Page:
• 4. Agenda 4 ... Unity in Diversity (Bhinneka Tunggal Ika) 6 Intercultural Competence and Sensitivity across Cultures 13 Business Case - Indonesian Business Leaders abroad 20 From Intra-cultural into Inter-cultural Competence and Sensitivity 25
  • 5. ! ... UNITY IN DIVERSITY (BHINNEKA TUNGGAL IKA)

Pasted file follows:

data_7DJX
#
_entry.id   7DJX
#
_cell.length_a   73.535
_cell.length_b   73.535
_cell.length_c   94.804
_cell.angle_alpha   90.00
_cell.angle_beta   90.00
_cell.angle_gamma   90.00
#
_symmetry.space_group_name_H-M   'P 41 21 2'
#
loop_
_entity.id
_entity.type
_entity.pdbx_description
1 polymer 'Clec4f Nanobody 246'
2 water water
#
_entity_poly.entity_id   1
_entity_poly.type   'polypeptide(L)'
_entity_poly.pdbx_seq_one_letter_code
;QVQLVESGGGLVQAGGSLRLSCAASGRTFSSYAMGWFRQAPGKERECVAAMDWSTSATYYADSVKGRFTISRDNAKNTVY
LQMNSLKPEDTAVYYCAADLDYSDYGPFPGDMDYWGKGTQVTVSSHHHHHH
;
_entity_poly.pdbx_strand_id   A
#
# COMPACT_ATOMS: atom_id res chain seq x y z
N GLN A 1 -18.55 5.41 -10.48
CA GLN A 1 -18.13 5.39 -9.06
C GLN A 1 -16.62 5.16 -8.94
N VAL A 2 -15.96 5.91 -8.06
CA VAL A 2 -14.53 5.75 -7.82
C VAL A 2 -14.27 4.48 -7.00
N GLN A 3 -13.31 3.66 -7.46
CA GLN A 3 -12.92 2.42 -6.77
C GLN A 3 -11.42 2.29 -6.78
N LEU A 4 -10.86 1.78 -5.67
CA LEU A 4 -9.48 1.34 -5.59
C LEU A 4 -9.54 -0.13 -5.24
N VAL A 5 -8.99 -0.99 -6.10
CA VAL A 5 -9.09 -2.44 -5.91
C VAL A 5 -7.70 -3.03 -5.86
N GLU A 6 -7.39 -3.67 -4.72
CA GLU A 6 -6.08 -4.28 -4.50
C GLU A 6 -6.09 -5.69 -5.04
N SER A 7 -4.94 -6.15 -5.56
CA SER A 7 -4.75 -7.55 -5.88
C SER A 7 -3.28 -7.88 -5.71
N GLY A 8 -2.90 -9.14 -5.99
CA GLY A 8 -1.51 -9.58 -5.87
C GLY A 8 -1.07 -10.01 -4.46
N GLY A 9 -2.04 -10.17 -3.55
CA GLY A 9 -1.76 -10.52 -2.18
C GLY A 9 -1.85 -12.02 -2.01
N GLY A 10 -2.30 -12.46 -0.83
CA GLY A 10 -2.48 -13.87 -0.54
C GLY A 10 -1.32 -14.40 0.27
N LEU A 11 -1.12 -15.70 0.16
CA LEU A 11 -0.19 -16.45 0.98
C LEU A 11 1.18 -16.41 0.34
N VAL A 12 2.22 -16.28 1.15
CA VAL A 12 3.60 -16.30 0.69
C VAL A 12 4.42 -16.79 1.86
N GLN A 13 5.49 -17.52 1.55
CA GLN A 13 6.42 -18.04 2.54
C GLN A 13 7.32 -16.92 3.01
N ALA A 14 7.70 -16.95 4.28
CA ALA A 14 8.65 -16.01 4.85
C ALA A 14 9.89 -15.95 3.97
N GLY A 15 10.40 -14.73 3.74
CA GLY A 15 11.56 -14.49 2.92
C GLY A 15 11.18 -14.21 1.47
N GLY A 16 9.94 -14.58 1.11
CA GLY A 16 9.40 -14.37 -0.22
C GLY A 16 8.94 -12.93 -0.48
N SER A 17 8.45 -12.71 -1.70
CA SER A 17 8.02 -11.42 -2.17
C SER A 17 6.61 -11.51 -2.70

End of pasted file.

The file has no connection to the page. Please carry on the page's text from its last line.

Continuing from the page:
• 6. Indonesia: Ultimate in Diversity 6 ✴ Indonesia has around 300 ethnic groups, each with cultural identities developed over centuries,and influenced by Indian,Arabic,Chinese and European sources significantly. ✴ The main ethnic group is the Javanese, who comprise 42% of the population, and are politically and culturally dominant. ✴ A sense of Indonesian nationhood exists alongside strong regional identities. Society is largely harmonious, although social, religious and ethnic tensions have triggered horrendous violence. ✴ The country has extensive natural resources, including crude oil, natural gas, tin, copper and gold,which attracts more and more foreign investment in recent years. Republic of Indonesia Republik Indonesia Flag National emblem Motto: "Bhinneka Tunggal Ika" (Old Javanese) "Unity in Diversity" National ideology: Pancasila[1][2] Anthem: Indonesia Raya Capital and largest city Jakarta 6°10.5!S 106°49.7!E Official languages Indonesian Demonym Indonesian Government Unitary presidential constitutional republic - President Susilo Bambang Yudhoyono - Vice President Boediono Legislature People's Consultative Assembly - Upper house Regional Representative Council - Lower house People's Representative Council iːziə/ ia e in ago passes the ublic and ntry mor, and pore, of the g 6th de nd then lers tical uddhist uenced lim ean o ng the es of e after ulent, , rapid c and ant – ersity, on, and nesia's versity" at ensely Independence from the Netherlands - Declared 17 August 1945 - Acknowledged 27 December 1949 Area - Land 1,904,569 km2 (15th) 735,358 sq mi - Water (%) 4.85 Population - 2011 census 237,424,363[3] (4th) - Density 124.66/km2 (84th) 322.87/sq mi GDP (PPP) 2013 estimate - Total $1.314 trillion[3] (15th) - Per capita $5,302[3] (117th) GDP (nominal) 2013 estimate - Total $946.391 billion[3] (16th) - Per capita $3,816[3] (105th) Gini (2010) 35.6[4] medium HDI (2012) 0.629[5] medium · 121st Currency Rupiah (Rp) (IDR) Time zone various (UTC+7 to +9) Drives on the left Calling code +62 ISO 3166 code ID Internet TLD .id populated regions, Indonesia has vast areas of wilderness that support the world's second highest level of biodiversity. The country has abundant natural resources, yet poverty remains widespread.[7][8] Contents 1 Etymology 2 History 3 Government and politics 4 Foreign relations and military 5 Administrative divisions 6 Geography 7 Biota and environment 8 Economy 9 Demographics 10 Culture 11 See also 12 Notes 13 References 14 External links Etymology Further information: Names of Indonesia The name Indonesia derives from the Latin and Greek Indus, and the Greek nèsos, meaning "island".[9] The name dates to the 18th century, far predating the formation of independent Indonesia.[10] In 1850, George Windsor Earl, an English ethnologist, proposed the terms Indunesians — and, his preference, Malayunesians — for the inhabitants of the "Indian Archipelago or Malayan Archipelago".[11] In the same publication, a student of Earl's, James Richardson Logan, used Indonesia as a synonym for Indian Archipelago.[12][13] However, Dutch academics writing in East Indies publications were reluctant to use Indonesia. Instead, they used the terms Malay Archipelago (Maleische Archipel); the Netherlands East Indies (Nederlandsch Oost Indië), popularly Indië; the East (de Oost); and Insulinde.[14] After 1900, the name Indonesia became more common in academic circles outside the Netherlands, and Indonesian nationalist groups adopted it for political expression.[14] Adolf Bastian, of the University of Berlin, popularized the name through his book Indonesien oder die Inseln des Malayischen Archipels, 1884–1894. The first Indonesian scholar to use the name was Suwardi Suryaningrat (Ki Hajar Dewantara), when he established a [10] • Indonesia is a very diverse country, including more than 350 ethnic groups, and 650 languages. • There are 6 religions:Catholic; Christian; Islam; Buddhism; Hinduism and Konfuzianism. • Different Norms, Values and Behaviors. People in East Java are more dynamic than in Central Java. They speak faster, louder and more direct. East javanese dance is very fast with dynamic movement. • Different ethnic groups live side by side (Minang and Batak), however they are based on different Family Lineage:matriarchat vs.Patriarchat. • Indonesia is a collectivist culture with high Power Distance; very strong influenced by Islamic values. • The Indonesian self is interdependent (good relationship with other people); western children develop independent Self (personal achievement).